The Point Is Productive Struggle

We crave clear cut answers. We love How-To’s. We keep looking for the ultimate 10 Step Process.

Why? Because we’re always on the hunt for clarity, predictability and, more to the point, security. It’s a natural human desire.

The problem, though, is that when we’re creating (a team, a piece of output, a business), that’s not often possible or realistic.

The Path To Success Isn't a Straight Line

We tend to romanticize the path to success. We maintain this perception that getting there was a straight-forward path. Particularly when we see others achieve it. This view that these folks took step 1, then step 2, and so on and so forth, until they achieved what they set out to do. That it was a clean path. That things just happened for them.

The truth is…

It's About Your Expectations And Action

It's natural. We start a new project or new initiative and we get excited, as we should be. We see the potential for change, the potential impact and we want to make sure it's a success.

So we plan. We think through our goals, all the needs and requirements, where we need to get  to. We identify the piece parts needed to make for our definition of success, because…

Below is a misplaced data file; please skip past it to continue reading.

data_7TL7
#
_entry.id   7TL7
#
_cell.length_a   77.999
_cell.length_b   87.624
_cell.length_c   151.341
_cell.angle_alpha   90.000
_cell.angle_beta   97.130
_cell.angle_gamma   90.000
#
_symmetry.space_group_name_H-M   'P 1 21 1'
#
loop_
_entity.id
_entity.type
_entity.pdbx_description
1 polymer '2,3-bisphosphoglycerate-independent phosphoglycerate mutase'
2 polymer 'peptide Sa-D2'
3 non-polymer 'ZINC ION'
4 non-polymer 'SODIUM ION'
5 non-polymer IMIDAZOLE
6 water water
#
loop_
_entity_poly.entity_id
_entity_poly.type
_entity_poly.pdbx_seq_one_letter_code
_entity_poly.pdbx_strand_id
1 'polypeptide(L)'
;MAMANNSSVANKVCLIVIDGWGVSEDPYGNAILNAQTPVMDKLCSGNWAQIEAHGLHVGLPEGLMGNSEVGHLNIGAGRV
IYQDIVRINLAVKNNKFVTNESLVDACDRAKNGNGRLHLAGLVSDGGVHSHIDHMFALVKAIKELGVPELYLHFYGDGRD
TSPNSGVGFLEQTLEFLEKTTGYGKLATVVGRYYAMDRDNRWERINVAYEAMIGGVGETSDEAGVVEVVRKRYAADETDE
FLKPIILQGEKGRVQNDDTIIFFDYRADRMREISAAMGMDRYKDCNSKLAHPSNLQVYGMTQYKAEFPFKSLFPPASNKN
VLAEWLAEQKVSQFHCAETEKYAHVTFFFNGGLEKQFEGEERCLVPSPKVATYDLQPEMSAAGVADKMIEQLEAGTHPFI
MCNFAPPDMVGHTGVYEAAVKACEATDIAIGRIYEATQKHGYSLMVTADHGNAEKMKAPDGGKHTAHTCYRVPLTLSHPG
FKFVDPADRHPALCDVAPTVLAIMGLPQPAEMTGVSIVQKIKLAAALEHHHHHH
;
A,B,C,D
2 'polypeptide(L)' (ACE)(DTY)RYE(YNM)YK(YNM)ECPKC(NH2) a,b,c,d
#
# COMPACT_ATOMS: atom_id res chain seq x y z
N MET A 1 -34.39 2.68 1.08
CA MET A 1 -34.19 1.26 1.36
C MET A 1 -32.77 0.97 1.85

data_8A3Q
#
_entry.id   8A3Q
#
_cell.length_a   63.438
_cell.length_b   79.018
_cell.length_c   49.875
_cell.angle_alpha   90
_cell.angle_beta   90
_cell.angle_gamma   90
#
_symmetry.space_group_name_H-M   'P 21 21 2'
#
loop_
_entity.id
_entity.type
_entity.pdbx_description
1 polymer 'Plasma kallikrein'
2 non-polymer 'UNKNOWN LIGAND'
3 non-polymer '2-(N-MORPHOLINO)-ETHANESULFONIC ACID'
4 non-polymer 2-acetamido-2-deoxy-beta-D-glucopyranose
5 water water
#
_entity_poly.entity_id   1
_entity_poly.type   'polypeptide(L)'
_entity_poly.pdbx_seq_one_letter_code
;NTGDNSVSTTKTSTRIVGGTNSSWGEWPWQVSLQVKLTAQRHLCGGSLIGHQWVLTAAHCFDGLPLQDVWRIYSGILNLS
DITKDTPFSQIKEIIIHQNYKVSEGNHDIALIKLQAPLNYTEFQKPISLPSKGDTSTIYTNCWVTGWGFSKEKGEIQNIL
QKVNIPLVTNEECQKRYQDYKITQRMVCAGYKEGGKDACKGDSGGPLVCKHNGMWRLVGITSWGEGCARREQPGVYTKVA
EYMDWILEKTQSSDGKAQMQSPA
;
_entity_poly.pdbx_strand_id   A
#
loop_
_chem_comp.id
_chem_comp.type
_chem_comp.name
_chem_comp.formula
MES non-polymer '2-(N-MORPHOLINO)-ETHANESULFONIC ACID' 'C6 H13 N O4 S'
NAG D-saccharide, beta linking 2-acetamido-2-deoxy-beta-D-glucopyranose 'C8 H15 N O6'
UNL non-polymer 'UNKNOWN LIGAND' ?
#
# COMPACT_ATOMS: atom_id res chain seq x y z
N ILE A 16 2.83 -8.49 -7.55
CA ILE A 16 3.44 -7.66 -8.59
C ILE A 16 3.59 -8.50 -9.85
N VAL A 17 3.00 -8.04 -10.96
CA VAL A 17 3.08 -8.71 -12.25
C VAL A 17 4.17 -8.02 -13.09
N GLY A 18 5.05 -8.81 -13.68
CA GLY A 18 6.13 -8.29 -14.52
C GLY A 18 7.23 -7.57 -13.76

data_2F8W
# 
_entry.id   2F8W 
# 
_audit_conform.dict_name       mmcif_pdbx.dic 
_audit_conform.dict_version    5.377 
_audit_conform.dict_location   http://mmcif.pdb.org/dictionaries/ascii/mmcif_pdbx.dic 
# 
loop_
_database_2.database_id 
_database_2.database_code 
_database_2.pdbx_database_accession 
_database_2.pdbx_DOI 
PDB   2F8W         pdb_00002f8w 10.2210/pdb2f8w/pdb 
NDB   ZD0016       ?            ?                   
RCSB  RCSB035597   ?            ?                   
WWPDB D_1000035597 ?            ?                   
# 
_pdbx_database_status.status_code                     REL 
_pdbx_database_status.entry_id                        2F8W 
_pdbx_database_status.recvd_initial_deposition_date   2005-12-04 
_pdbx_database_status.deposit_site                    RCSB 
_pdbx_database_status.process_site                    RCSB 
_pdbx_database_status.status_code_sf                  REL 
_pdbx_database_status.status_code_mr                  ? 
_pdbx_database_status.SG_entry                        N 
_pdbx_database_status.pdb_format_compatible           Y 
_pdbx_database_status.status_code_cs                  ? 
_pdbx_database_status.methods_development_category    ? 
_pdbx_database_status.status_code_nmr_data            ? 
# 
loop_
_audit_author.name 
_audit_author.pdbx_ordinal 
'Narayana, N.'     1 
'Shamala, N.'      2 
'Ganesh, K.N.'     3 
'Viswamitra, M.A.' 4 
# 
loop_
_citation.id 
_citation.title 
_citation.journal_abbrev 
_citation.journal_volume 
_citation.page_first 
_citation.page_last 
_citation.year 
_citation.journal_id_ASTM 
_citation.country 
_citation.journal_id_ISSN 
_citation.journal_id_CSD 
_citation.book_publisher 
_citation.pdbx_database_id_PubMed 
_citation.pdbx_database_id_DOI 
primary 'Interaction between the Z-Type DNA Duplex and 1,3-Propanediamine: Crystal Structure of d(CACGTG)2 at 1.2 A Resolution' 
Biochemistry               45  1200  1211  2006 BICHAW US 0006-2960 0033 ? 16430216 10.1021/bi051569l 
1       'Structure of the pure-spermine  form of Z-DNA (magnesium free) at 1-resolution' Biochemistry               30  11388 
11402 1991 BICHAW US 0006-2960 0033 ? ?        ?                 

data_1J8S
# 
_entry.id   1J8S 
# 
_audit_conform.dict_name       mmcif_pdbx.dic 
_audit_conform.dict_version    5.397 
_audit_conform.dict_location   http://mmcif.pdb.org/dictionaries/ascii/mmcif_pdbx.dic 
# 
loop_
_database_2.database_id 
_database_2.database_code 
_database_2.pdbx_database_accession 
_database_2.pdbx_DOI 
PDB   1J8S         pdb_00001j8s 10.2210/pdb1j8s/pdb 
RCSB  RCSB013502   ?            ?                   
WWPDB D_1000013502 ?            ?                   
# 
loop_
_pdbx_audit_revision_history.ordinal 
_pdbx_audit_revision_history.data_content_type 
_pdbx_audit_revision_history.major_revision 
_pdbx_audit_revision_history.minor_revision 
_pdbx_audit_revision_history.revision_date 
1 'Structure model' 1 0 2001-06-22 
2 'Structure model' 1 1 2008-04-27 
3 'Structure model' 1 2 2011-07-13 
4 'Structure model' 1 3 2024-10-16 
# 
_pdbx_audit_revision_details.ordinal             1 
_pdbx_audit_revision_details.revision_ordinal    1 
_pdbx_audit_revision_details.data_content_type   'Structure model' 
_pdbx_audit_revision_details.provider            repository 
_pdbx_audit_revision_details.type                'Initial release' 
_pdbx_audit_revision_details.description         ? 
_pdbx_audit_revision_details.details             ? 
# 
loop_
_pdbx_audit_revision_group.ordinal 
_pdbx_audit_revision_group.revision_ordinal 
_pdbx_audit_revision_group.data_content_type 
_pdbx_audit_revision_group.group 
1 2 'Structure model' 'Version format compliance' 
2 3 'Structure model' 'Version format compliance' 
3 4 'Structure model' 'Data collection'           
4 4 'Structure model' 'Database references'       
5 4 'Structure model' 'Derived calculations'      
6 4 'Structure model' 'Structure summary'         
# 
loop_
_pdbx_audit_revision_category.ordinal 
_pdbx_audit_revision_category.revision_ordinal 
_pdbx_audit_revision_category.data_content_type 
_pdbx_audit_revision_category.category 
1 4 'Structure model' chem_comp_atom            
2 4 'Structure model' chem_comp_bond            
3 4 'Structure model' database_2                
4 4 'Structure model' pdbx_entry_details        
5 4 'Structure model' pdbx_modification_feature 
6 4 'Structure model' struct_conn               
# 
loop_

Don’t Join The Herd

A few years ago, Professor Jens Krause at the University of Leeds conducted numerous experiments where he and his team asked groups of people to walk randomly around a large hall. Unbeknownst to the majority, a few individuals were given specific instructions as to where they should walk. No one in the group (informed or otherwise) was allowed to communicate (verbal or non-verbally) and everyone had to stay within arms length of each other. 

Trust Your Gut

There are times when persistence, dedication, devotion are absolutely essential. Nothing great has ever been achieved by flitting from one activity to another, without considered thought for quality, without regard for tangible results. Success - however you define it - depends on this.

But to persist in situations that don't align with your inherent values, that don't feel right in that regard, is a recipe for failure.

Bite Off Only What You Can Chew

It's happened to all of us. We start on a change program, get excited about the possibilities and the agenda we've laid out. We foresee the change we need to create and what it's going to take for us to get there. And it's awesome.

But driving this change - as we expect - requires a lot of work. Many special projects and tasks that have to get done. (All while we're juggling our regular day job.)

Don't Let Your Process Shackle You

Process helps. For so many aspects of our lives that we grapple with, someone, somewhere has defined a process, and it's one that works. Especially when it comes to routine, straightforward activities.

But for many other decision areas, from making the sale to conducting an analysis to hiring an employee, processes exist, and they help, but only to a certain extent.